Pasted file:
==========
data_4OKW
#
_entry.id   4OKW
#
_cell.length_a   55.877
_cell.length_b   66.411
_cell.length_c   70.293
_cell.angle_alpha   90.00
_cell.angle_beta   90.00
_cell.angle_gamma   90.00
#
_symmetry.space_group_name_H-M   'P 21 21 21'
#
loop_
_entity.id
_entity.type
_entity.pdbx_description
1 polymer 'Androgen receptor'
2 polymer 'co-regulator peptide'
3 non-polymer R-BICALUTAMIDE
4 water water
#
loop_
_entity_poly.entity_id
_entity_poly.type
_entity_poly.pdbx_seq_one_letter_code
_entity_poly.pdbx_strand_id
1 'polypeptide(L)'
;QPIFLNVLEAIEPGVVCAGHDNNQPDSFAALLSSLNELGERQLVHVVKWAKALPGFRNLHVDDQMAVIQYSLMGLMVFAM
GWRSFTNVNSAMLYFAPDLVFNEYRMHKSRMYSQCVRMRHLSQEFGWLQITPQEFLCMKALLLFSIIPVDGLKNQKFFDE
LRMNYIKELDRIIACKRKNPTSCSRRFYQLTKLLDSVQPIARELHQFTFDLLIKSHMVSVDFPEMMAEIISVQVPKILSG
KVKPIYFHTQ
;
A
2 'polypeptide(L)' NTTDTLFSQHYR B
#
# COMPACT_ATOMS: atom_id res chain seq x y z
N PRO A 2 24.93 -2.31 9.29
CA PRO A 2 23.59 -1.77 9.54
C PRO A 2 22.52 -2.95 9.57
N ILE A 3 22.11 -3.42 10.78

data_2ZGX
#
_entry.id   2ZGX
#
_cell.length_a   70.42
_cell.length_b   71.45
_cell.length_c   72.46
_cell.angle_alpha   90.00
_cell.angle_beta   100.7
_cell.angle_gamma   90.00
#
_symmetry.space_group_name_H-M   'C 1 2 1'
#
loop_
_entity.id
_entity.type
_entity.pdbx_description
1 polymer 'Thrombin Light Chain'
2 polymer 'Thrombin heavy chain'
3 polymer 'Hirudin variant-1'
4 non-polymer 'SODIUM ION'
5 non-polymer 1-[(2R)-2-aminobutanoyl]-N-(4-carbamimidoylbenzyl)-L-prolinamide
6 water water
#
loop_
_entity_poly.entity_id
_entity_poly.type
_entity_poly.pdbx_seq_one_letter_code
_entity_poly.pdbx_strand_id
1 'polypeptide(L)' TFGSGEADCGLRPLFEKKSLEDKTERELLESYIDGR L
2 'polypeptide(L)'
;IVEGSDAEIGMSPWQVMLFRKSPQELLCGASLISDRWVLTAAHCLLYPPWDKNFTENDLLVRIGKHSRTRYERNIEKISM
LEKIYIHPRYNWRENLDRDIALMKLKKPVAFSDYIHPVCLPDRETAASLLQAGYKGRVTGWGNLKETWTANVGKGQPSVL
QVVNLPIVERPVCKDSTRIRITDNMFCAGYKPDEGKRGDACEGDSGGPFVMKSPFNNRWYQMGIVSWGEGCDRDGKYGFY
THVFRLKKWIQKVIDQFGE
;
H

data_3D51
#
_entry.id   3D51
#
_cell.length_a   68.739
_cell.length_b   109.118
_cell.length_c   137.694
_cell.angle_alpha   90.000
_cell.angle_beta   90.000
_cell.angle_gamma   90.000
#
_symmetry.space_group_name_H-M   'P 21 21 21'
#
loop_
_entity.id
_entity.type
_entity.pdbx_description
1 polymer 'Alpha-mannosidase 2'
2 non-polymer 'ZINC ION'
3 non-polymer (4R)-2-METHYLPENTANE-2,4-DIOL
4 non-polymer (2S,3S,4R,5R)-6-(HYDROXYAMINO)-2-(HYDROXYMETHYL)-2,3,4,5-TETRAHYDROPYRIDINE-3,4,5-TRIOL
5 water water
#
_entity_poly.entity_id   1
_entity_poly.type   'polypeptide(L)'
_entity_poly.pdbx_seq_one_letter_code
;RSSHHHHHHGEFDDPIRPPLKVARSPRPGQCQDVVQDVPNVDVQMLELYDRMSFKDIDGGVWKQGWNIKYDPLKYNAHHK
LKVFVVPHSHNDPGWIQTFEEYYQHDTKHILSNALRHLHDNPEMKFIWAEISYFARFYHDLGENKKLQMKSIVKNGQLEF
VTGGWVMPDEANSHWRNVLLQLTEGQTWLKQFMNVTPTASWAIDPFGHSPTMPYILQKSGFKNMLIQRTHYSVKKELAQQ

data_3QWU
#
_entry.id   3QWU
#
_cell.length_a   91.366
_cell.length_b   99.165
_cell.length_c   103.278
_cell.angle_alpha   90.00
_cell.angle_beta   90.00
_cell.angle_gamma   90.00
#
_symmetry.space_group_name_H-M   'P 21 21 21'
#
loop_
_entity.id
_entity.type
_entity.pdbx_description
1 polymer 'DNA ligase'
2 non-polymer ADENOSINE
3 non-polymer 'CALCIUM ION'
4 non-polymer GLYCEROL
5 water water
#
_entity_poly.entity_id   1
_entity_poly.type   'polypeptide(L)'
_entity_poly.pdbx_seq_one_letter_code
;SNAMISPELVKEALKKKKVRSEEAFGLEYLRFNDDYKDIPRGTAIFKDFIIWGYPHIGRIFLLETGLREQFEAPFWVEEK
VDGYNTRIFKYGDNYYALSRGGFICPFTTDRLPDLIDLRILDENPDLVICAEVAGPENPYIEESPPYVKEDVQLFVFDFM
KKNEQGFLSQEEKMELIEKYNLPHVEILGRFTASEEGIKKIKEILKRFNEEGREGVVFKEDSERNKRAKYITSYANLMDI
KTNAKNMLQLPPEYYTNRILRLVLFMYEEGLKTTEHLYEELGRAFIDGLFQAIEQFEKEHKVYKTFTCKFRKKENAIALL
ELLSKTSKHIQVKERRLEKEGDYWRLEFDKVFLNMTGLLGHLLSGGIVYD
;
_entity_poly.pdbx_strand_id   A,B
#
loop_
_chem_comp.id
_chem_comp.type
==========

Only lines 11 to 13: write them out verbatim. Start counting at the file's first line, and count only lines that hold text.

#
_symmetry.space_group_name_H-M   'P 21 21 21'
#